Only two reported decisions have been found by the Court and cited by the parties which deal with whether 29 U.S.C. § 633(b) applies to a complaint brought by the Secretary pursuant to the ADEA. One decision, Dunlop v. Crown Cork & Seal Company, Inc., 405 F. Supp. 774 (D. Md. 1976) held that 29 U.S.C. § 633(b) controls actions brought by aggrieved individuals but does not apply to actions brought by the Secretary for broad injunctive relief. In Cowlishaw v. Armstrong Rubber Company, 425 F. Supp. 802, 807 (E.D. N.Y. 1977), the Court, although it was not faced with this issue, stated that the Secretary is not required to seek relief for employees through any state agency or to wait on the state's processing of claims that the employees may have filed with the state before bringing a suit alleging a violation of the ADEA. No further discussion of this question is presented by the Court in that case. In an unpublished opinion, Marshall v. West Essex General Hospital, (D.N.Y., March 11, 1977), the Court concluded that 29 U.S.C. § 633(b) applied to an action brought by the Secretary pursuant to the ADEA and dismissed the complaint of the Secretary for failure to comply with that provision. The opinion of the Court in Marshall, supra, although cited by the Secretary in his brief, has not been provided to the Court despite the provision in the practice order issued June 14, 1977 in this case that copies of unreported decisions be appended to the brief.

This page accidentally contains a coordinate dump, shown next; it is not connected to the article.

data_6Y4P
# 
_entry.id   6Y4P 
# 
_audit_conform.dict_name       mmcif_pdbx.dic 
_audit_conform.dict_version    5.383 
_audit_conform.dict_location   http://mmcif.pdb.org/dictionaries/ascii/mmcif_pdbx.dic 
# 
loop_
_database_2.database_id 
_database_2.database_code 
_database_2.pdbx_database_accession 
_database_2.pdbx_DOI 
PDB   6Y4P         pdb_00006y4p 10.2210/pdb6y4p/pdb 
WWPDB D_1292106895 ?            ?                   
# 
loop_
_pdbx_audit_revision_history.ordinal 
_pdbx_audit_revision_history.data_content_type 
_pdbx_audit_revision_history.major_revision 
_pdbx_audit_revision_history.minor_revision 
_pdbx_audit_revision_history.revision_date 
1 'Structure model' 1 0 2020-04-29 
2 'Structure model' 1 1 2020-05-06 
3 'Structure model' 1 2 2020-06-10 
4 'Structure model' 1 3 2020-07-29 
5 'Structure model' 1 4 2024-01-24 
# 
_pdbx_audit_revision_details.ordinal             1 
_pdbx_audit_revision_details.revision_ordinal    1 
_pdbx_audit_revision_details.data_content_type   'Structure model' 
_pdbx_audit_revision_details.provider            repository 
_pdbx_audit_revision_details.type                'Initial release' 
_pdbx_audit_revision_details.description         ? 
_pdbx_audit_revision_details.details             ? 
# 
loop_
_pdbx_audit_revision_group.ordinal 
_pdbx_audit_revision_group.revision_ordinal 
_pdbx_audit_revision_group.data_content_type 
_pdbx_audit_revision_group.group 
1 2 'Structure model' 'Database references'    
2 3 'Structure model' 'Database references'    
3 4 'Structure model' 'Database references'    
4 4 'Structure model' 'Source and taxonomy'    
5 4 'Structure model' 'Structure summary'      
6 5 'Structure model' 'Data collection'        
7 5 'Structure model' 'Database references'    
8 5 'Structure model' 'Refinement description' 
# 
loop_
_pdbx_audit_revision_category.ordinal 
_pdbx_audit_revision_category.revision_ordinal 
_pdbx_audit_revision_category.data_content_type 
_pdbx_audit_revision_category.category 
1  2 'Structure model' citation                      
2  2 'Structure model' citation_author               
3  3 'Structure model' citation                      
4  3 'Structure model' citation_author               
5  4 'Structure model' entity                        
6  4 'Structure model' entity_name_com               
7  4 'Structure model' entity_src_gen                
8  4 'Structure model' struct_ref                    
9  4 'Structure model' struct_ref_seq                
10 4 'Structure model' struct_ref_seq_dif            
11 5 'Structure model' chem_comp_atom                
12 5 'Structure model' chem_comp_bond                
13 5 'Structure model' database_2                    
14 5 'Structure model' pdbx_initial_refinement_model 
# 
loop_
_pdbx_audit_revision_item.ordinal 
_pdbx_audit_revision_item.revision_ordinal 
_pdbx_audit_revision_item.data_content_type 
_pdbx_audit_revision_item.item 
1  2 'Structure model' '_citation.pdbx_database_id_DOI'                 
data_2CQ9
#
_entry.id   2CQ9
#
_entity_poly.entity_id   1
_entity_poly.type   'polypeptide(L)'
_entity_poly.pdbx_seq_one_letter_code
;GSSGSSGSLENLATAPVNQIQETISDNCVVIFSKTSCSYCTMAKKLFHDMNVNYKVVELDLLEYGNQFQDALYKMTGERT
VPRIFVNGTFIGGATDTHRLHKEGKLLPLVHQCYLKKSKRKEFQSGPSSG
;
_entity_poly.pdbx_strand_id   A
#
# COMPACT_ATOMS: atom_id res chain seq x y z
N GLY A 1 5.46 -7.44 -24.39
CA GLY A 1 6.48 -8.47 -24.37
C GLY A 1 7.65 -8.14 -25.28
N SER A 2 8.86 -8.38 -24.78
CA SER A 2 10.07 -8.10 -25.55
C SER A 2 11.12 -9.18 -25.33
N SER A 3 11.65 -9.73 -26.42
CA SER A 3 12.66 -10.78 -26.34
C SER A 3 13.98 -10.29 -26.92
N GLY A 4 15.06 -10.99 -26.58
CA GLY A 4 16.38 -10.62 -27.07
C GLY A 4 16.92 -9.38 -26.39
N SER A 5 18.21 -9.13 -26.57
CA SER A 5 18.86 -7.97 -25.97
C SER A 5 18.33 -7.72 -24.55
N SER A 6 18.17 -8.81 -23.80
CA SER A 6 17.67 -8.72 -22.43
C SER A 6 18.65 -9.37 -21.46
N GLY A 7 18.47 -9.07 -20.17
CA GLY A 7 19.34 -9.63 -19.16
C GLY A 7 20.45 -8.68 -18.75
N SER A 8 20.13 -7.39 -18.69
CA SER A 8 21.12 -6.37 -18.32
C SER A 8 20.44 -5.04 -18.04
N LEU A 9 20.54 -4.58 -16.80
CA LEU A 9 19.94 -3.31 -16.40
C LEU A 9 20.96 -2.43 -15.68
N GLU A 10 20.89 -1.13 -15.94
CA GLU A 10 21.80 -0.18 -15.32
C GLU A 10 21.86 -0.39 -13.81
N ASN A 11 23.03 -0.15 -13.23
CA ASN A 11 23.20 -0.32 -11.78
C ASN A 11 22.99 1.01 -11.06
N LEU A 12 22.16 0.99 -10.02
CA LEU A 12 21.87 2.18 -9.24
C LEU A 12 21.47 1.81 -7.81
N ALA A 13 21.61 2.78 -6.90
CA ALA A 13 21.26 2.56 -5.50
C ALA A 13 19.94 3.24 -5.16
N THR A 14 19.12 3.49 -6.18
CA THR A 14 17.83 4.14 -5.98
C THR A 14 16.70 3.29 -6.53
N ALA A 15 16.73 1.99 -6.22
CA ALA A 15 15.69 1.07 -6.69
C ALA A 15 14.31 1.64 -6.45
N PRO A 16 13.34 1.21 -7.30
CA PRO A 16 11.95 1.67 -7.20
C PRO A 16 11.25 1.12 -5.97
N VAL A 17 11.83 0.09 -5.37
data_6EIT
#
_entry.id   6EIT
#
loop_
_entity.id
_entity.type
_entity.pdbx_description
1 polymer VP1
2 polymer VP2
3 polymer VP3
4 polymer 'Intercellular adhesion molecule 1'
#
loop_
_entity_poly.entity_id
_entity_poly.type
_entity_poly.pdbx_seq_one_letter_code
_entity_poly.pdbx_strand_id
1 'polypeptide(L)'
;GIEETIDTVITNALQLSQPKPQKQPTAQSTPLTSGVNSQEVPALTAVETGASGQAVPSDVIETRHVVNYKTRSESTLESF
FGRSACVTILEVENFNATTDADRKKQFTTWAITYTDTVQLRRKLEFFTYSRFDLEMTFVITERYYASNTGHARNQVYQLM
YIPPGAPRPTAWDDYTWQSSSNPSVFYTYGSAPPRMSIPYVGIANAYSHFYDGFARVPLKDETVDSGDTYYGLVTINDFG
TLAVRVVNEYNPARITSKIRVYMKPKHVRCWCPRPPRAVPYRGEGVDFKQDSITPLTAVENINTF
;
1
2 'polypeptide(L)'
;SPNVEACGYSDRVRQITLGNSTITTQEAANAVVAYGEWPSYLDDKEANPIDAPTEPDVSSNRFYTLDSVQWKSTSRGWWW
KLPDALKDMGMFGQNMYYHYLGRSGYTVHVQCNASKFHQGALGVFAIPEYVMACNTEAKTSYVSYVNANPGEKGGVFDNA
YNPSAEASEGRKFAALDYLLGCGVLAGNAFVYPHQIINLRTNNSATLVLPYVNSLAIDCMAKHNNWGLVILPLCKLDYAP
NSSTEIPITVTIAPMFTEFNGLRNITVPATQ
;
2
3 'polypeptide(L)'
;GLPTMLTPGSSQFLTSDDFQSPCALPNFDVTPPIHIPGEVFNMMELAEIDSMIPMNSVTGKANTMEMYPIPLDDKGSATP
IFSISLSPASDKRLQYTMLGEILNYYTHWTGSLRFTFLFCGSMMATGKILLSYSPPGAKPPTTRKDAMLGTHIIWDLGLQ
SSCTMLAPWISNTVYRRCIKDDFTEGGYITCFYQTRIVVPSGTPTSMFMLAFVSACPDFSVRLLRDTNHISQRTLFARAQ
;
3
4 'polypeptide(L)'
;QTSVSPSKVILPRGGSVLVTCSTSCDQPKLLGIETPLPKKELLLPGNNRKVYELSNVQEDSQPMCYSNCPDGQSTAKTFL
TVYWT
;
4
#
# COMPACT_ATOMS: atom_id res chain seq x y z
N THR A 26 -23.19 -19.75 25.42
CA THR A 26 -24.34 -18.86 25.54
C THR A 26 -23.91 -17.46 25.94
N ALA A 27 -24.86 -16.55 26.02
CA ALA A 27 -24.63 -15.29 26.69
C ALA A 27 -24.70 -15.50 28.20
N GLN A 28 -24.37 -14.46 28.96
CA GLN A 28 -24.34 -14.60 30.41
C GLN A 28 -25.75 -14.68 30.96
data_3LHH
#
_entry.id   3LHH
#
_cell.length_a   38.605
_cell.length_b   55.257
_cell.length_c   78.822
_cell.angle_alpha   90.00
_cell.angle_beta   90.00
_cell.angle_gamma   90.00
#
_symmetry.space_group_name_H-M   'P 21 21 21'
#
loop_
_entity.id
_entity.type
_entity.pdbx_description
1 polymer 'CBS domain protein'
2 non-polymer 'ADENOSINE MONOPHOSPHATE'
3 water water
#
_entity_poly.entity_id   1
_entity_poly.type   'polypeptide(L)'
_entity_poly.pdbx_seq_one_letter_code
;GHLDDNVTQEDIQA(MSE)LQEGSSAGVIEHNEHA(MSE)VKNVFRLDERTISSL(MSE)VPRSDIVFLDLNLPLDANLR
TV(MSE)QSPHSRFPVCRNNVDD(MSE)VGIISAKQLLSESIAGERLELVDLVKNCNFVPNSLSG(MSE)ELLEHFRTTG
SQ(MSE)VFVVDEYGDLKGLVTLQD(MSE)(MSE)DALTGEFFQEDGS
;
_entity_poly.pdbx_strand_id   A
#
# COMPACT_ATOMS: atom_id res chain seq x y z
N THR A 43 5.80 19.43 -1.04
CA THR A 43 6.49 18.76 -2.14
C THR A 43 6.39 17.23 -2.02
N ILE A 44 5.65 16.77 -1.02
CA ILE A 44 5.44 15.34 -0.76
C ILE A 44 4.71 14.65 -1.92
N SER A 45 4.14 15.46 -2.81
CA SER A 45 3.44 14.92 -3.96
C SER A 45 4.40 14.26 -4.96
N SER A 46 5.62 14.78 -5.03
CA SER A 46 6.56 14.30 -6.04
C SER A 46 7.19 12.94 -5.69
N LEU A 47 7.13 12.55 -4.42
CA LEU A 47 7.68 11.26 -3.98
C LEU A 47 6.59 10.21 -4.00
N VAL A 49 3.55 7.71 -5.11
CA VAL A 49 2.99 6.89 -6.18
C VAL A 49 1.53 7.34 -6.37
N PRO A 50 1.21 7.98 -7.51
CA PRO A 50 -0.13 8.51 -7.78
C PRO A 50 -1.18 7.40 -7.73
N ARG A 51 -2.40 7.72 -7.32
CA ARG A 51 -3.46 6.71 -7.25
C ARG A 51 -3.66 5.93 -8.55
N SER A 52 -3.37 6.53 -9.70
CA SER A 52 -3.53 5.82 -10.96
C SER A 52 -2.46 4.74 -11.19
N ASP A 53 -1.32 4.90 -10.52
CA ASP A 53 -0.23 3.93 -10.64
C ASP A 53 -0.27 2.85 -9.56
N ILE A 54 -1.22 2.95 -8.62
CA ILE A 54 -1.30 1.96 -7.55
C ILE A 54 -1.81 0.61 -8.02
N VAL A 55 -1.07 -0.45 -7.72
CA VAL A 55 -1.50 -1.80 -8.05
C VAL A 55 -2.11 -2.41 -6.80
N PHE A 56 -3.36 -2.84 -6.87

The starting point of the Court's analysis must be the decision of the United States Court of Appeals for the Third Circuit in Goger v. H.K. Porter Company, Inc., 492 F.2d 13 (3d Cir. 1974) in which the Court determined that 29 U.S.C. § 633(b) had to be complied with by an aggrieved individual before he could bring an action pursuant to the ADEA. The Court based its decision on the fact that § 633(b) has virtually identical language to that of 42 U.S.C. § 2000e-5(c) of Title VII of the Civil Rights Act of 1964. That parallel provision of the 1964 Act has repeatedly been interpreted by the courts as requiring that appropriate state agencies be given prior opportunity to consider discrimination actions before the aggrieved individual resorts to the federal courts. Love v. Pullman Company, 404 U.S. 522, 30 L. Ed. 2d 679, 92 S. Ct. 616 (1972). The Court of Appeals in Goger, supra, stated that while it did not consider the failure to file a timely complaint with the appropriate state agency a mere technical omission, it did believe equitable relief to be appropriate in that case because of a total absence of any judicial decision construing § 633(b) during the period involved in that case and in view of the remedial purposes of the ADEA. Consequently, the Court did not dismiss the Plaintiff's complaint. The Court concluded that in the future the Congressional intent that state agencies be given the initial opportunity to act should be strictly followed and enforced. Id. at 17. In Rogers v. Exxon Research and Engineering Company, 550 F.2d 834 (3d Cir. 1977), the United States Court of Appeals for the Third Circuit held that 29 U.S.C. § 633(b) sets forth a jurisdictional requirement in that ordinarily a Plaintiff's failure to avail himself of state administrative remedies would be fatal to his cause of action. The Court nevertheless considered equitable relief to be appropriate in view of the total absence of any judicial decisions construing § 633(b) during the period involved in that case.